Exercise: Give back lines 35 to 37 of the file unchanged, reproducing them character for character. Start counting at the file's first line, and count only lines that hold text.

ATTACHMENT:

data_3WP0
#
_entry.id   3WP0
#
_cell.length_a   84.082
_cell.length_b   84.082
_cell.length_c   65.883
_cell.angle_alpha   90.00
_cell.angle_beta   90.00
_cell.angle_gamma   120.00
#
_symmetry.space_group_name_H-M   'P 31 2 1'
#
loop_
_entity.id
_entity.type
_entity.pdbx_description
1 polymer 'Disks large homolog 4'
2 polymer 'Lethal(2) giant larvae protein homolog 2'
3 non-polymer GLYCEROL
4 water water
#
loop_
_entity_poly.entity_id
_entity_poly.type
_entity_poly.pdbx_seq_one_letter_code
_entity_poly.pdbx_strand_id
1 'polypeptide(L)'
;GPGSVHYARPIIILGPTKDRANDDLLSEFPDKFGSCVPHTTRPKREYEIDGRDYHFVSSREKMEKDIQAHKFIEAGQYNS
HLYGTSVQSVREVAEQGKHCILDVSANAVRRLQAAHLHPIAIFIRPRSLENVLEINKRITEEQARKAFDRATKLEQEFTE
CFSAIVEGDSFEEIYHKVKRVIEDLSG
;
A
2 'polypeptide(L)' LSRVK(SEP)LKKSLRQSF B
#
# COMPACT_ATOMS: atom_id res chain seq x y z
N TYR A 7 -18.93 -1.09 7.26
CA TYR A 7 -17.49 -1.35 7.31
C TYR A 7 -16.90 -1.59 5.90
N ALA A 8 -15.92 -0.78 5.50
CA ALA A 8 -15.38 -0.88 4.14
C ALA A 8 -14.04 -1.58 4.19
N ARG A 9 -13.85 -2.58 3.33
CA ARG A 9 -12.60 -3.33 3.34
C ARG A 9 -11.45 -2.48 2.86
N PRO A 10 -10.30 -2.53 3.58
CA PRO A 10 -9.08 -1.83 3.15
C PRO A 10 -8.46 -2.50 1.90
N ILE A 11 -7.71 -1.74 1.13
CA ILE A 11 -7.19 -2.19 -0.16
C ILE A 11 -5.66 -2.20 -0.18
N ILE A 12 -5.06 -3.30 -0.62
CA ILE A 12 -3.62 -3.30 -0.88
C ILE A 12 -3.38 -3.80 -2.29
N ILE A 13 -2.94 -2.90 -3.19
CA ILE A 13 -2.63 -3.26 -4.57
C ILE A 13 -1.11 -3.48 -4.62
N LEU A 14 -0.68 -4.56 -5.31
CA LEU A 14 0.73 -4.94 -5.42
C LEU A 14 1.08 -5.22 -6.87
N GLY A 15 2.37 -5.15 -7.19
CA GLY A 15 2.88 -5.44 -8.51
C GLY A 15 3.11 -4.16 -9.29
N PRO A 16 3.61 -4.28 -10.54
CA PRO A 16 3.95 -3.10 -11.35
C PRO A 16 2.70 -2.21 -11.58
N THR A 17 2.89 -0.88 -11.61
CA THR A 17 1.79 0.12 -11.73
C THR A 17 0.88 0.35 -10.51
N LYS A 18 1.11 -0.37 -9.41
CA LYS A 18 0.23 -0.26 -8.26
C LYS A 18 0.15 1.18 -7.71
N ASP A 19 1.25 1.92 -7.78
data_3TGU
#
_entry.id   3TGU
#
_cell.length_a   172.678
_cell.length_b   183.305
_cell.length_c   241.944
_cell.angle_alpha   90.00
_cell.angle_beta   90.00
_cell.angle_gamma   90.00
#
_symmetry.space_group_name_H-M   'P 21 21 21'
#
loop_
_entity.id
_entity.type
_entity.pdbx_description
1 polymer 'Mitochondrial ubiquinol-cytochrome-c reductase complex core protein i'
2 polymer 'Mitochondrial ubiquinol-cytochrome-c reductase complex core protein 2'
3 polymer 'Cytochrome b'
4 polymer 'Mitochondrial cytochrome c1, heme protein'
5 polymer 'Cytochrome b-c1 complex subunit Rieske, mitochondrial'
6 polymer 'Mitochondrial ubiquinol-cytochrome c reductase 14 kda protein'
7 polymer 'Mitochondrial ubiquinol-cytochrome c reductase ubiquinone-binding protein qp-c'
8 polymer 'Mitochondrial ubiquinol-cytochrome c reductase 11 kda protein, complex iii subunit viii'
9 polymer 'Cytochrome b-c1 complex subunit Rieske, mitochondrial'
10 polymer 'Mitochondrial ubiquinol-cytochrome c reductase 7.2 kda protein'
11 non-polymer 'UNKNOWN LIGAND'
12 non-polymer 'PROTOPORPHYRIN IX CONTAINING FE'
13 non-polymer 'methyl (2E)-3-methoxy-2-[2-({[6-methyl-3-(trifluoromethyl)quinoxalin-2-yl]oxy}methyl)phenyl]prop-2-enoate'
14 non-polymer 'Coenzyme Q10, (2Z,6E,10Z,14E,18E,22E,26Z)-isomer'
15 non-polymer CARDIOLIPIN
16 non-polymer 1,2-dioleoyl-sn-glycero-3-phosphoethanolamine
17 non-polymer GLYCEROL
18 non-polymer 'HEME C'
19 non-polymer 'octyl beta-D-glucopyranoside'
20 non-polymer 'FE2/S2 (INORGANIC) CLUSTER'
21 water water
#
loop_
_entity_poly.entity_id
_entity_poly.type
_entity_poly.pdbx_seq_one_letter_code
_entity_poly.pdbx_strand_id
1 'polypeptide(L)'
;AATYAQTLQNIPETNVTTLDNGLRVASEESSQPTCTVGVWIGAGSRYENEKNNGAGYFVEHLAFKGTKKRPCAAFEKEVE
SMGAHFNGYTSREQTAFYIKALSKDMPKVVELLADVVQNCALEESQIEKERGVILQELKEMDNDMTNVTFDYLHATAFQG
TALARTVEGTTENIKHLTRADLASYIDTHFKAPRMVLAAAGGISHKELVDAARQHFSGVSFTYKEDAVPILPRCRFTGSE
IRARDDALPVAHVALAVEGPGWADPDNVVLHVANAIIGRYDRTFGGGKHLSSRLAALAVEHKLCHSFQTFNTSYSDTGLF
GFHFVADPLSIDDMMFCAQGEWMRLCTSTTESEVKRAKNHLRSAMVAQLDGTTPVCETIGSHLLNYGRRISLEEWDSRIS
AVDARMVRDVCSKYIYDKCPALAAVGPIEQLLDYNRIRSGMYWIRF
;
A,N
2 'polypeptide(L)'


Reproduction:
#
# COMPACT_ATOMS: atom_id res chain seq x y z
N TYR A 7 -18.93 -1.09 7.26